In the last six months, nearly every business was sent into panic mode and forced to quickly adjust to the Department of Labor’s (DOL) Fair Labor Standards Act (FLSA) Final Rule that was set to take effect December 1, 2016.
For restaurants in particular, the Final Rule was significant as it required many exempt employees’ earning between $23,660 and $47,475 to be raised to $47,476, at a minimum. This impacted various positions ranging from managerial positions, chefs, sous chefs, line cooks, bakers, accounting, payroll, human resources, and many more.
What happened to the December 1, 2016 Effective Date?
On Tuesday, November 22, 2016, a federal judge issued a nationwide injunction halting the implementation of the Final Rule. This means that employers could breathe a short sigh of relief because December 1, 2016 is no longer anything they have to be concerned about.
What happens to the Final Rule now, and do have to worry about it?
The Final Rule was challenged in two lawsuits and on numerous issues. The way the judge chose to decide the case and grant the nationwide preliminary injunction was the best result for employers as it essentially gutted the Final Rule and said it went against the FLSA itself. The alternative would have been to allow the Final Rule to go forward, but implement the salary change through a phase-in process.
Here is what can happen next:
Option 1: The DOL can appeal the injunction to the Fifth Circuit, which will not likely issue an opinion until 2017. If the Fifth Circuit reverses, the injunction would be lifted, and the case would return to the judge that granted the preliminary injunction to be fully litigated. This flows into Option 2.
Option 2: The DOL can choose not to appeal, and the case would be litigated before the judge who granted the preliminary injunction. Given that the judge already granted a preliminary injunction and determined that there was substantial likelihood that the plaintiffs who challenged the Final Rule would succeed on the merits, it is likely that the judge would grant a permanent injunction.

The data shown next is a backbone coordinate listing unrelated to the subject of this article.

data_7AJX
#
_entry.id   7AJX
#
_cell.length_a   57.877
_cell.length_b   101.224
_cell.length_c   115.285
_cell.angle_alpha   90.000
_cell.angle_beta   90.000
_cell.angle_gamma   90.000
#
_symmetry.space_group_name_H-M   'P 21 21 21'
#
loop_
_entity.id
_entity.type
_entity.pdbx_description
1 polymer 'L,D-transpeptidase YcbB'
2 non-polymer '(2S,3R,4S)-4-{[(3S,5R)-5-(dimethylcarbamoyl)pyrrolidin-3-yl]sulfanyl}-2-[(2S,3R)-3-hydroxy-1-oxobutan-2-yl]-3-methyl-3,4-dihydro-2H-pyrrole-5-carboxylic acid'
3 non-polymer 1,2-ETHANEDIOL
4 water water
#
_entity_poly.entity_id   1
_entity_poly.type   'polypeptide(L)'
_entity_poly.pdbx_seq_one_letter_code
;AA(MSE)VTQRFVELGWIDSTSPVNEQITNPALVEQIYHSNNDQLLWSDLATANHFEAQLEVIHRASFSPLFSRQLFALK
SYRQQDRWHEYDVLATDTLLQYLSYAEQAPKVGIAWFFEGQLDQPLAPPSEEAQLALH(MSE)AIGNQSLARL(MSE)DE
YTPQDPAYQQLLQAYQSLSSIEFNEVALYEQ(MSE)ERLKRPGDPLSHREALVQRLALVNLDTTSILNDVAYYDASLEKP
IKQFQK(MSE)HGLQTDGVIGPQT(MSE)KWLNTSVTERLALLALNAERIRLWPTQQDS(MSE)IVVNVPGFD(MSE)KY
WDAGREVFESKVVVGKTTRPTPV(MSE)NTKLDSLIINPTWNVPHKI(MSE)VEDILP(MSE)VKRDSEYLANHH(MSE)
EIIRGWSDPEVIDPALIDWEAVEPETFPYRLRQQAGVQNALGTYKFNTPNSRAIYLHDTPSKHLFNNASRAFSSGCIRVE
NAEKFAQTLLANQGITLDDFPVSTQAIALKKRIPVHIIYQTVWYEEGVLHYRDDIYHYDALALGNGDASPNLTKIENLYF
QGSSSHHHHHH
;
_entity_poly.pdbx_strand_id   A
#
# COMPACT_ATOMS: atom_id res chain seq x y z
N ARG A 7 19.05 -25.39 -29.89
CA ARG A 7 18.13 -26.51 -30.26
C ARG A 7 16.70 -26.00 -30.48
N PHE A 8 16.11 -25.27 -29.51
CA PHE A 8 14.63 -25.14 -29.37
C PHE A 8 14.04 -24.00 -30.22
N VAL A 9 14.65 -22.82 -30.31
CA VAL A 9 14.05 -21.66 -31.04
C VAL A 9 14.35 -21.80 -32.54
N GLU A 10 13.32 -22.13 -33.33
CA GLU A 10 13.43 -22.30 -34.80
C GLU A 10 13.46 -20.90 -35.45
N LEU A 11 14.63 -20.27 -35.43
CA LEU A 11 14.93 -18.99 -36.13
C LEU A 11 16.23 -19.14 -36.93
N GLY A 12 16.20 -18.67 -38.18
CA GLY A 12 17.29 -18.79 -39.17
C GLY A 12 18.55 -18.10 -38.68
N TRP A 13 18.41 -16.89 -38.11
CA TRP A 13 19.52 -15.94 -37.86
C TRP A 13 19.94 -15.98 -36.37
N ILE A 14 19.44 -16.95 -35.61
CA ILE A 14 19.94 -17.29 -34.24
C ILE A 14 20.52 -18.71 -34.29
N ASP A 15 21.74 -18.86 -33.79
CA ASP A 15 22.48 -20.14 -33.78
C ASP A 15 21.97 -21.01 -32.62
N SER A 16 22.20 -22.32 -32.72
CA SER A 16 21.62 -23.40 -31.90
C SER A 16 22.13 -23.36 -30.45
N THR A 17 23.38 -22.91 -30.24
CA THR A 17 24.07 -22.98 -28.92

Option 3: A lame-duck Congress could come up with a compromise bill for President Obama’s signature. While the Final Rule had support from both sides on the aisle, it is unclear whether the two sides would be able to get a compromised bill to President Obama before the expiration of his term.
Option 4: The issue remains and President Elect Trump addresses it after his confirmation. Given President Elect Trump’s pro-business background, it is unlikely that he, or the Republican House or Senate would allow this initiative, which has been seen as bad for business.
For employers that have made reorganization plans, now what?
Here is where we really get into what employers need to know. There are two camps: (1) employers that already implemented their workforces to comply with the Final Rule; and (2) employers that were set to comply between now and December 1, 2016. Most of the changes employers implemented or were getting ready to implement were some combination of: (1) converting salaried employees to hourly; (2) converting salaried employees to salaried/non-exempt; (3) raising exempt employees’ salaries; (4) limiting overtime opportunities; (5) hiring more part-time employees; and (d) layoffs and other business-related cutbacks.
Regardless of what camp an employer falls into, all employers fall into the “we spent a lot of money to figure this out, upset a lot of employees in changing their pay/classification, and now we did not have to do any of that!” camp. While the standby line has always been, “that’s the cost of doing business,” employers will need to balance the cost savings of a do-over for employees whose salaries were raised and those employees whose morale was lowered when they went from salaried to hourly or were set to be.